The Coal City Public Library District was awarded an LSTA grant of $30,000 in order to develop senior services. We hired a Senior Services Librarian in order to carry out the duties of this project. After familiarizing herself with the resources, institutions, and services available to seniors in the area, the Senior Services Librarian was ready to hit the ground running!
Since the inception of this project we have been able to partner with many of these institutions in order to provide exceptional service to seniors. The Coal City Public Library District can now accept Low Income Home Energy Assistance Program (LIHEAP) applications and is now the only location within a 15 mile radius that accepts these applications. This has not only been a relief to seniors but other residents as well.
The Senior Services Librarian has worked with the local fire department in order to place a “Vial of Life” in the home of each community senior.
This program consists of placing a magnet on the refrigerator which indicates there is a vial of information in the refrigerator which contains all pertinent medical information. This program is utilized by police, fire, and emergency personnel in emergency situations. In addition, the library works with CellPhoneBank.com to recycle old cell phones into 911 phones for seniors. Collected phones are mailed in and CellPhoneBank.com returns cell phones that are designed to dial 911 in a case of emergency which are then distributed to seniors throughout the community. This has already made an impact on our community and has saved the life of at least one senior.
Programming kicked off with a monthly senior breakfast where the Senior Services Librarian introduced herself and took the opportunity to share with the seniors how the library could assist them as well as provide a forum in which seniors could share their ideas and needs. The local hospital provides blood pressure and diabetes screening every other month at the breakfast. Through an additional partnership with the local hospital, senior exercise classes are offered twice a week in the library’s meeting room. Seniors are invited to participate in line dancing twice a month in the library’s meeting room. This provides seniors with another form of ‘exercise’ but in a fun, social environment. A senior calendar is produced on a monthly basis in order to make seniors aware of what is going on at the library.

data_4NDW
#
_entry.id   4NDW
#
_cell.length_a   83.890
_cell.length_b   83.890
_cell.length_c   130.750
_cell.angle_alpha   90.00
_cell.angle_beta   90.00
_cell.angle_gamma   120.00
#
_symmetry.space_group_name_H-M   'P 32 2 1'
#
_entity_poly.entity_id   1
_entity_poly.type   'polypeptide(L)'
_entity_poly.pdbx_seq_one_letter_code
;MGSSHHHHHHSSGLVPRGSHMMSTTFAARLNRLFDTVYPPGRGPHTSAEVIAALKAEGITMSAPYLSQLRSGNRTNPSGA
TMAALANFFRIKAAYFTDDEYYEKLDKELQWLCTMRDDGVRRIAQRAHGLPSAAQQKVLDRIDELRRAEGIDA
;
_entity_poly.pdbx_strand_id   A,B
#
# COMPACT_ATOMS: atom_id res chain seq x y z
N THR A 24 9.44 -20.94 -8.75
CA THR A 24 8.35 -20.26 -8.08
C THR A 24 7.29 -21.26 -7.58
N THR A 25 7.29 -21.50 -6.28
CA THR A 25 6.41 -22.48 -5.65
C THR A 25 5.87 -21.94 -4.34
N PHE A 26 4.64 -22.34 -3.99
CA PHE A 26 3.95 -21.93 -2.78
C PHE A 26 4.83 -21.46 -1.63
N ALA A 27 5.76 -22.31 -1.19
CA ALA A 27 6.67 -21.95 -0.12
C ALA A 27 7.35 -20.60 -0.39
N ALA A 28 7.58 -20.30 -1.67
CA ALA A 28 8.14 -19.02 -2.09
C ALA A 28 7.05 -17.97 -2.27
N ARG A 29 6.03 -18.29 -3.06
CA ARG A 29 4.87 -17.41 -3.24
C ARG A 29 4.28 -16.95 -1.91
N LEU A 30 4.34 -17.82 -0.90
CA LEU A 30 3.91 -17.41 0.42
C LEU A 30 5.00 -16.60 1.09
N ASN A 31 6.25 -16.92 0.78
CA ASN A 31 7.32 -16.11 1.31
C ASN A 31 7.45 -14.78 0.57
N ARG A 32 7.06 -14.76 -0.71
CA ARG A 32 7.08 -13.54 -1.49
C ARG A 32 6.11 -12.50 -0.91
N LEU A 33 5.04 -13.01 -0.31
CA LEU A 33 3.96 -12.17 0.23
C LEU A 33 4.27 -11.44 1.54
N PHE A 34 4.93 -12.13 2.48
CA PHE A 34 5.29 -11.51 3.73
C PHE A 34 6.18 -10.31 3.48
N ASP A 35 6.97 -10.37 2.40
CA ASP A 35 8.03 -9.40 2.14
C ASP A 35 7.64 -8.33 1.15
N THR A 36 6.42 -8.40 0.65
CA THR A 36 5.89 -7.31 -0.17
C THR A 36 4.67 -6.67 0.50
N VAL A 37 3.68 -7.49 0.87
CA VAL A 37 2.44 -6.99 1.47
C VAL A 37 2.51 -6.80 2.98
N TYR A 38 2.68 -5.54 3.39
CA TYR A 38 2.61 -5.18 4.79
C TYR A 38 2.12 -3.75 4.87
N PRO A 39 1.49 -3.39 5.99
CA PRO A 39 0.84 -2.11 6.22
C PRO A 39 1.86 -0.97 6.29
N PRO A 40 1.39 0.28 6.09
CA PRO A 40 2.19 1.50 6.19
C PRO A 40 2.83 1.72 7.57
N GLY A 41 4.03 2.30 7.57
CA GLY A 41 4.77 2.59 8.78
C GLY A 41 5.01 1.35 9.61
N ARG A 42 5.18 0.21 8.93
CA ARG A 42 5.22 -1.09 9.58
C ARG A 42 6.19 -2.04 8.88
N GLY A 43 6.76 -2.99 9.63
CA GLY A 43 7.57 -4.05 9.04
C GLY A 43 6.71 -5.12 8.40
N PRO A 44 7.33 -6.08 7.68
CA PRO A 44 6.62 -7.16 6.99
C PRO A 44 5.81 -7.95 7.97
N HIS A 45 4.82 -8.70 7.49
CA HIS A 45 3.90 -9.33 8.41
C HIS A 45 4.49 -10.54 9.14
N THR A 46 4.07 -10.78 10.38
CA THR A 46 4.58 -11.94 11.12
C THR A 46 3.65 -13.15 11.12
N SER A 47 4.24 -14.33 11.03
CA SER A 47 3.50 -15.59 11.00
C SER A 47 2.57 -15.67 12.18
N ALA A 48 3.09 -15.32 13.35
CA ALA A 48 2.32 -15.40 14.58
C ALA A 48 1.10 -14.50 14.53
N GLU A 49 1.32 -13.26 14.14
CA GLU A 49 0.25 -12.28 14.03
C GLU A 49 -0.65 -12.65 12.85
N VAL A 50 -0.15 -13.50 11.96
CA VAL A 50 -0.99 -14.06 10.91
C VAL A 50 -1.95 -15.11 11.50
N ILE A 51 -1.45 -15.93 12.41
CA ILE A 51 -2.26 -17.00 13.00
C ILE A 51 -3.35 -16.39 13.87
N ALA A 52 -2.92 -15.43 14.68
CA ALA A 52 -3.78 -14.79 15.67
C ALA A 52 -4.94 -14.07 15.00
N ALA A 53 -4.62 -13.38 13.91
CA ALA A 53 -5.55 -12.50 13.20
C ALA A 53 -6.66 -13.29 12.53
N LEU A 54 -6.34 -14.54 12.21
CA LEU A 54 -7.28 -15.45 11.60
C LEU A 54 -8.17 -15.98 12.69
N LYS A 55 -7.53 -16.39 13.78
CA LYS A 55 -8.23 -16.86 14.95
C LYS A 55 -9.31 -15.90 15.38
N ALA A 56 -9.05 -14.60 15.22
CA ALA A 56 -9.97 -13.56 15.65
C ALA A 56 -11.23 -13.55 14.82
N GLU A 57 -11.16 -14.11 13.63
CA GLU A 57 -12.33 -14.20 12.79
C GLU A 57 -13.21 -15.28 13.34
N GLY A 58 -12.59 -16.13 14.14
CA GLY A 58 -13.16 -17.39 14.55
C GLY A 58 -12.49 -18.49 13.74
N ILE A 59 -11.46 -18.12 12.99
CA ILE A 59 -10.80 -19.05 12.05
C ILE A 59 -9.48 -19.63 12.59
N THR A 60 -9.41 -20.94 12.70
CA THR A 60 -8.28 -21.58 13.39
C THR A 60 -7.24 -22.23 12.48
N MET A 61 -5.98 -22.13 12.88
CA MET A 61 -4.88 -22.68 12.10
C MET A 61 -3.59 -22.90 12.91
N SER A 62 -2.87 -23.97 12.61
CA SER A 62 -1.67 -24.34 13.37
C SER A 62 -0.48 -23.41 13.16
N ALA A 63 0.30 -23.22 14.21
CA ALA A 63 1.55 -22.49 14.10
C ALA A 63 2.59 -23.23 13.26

Seniors participated in entertainment and cultural bus trips. Trip destinations included: the Chicago Botanic Gardens, Navy Pier for a luncheon cruise aboard the Odyssey Cruise Line, the Abraham Lincoln Presidential Museum in Springfield, and Drury Lane to see The Buddy Holly Story. A two-day AARP driving course was held which will provide seniors an opportunity to get a discount on their auto insurance.
The Coal City Public Library District was also the recipient of a digital LSTA grant entitled “World War II: From Homefront to Warfront.” In a partnership within the library, the Senior Services grant hired the Traces WWII Bus-eum to come to the library as the theme of the bus is “Behind Barbed Wire: Midwest POWs in Nazi Germany.” This provided an opportunity for seniors to visit the bus as well as those participants who were involved in the WWII grant.
In addition to programs, the Senior Services Librarian has helped seniors meet their informational needs. Working with the Senior Services Librarian, a patron was put in contact with the resources needed to obtain a motorized chair. She guided the patron to the correct resource, aided him in completing his paperwork, and followed up to make sure he had received his chair. The Senior Services Librarian also holds one-on-one computer classes and seniors love it. She helps each senior in areas they are struggling with. Be it using the mouse, attaching pictures to email, etc., she helps them learn at their own pace and in their own time.
Library materials were purchased for seniors and several displays were made utilizing these materials. Seniors enjoy having materials that meet their educational, informational, and entertainment needs. A permanent literature display now houses all relevant local, county, state, and library information relevant to seniors.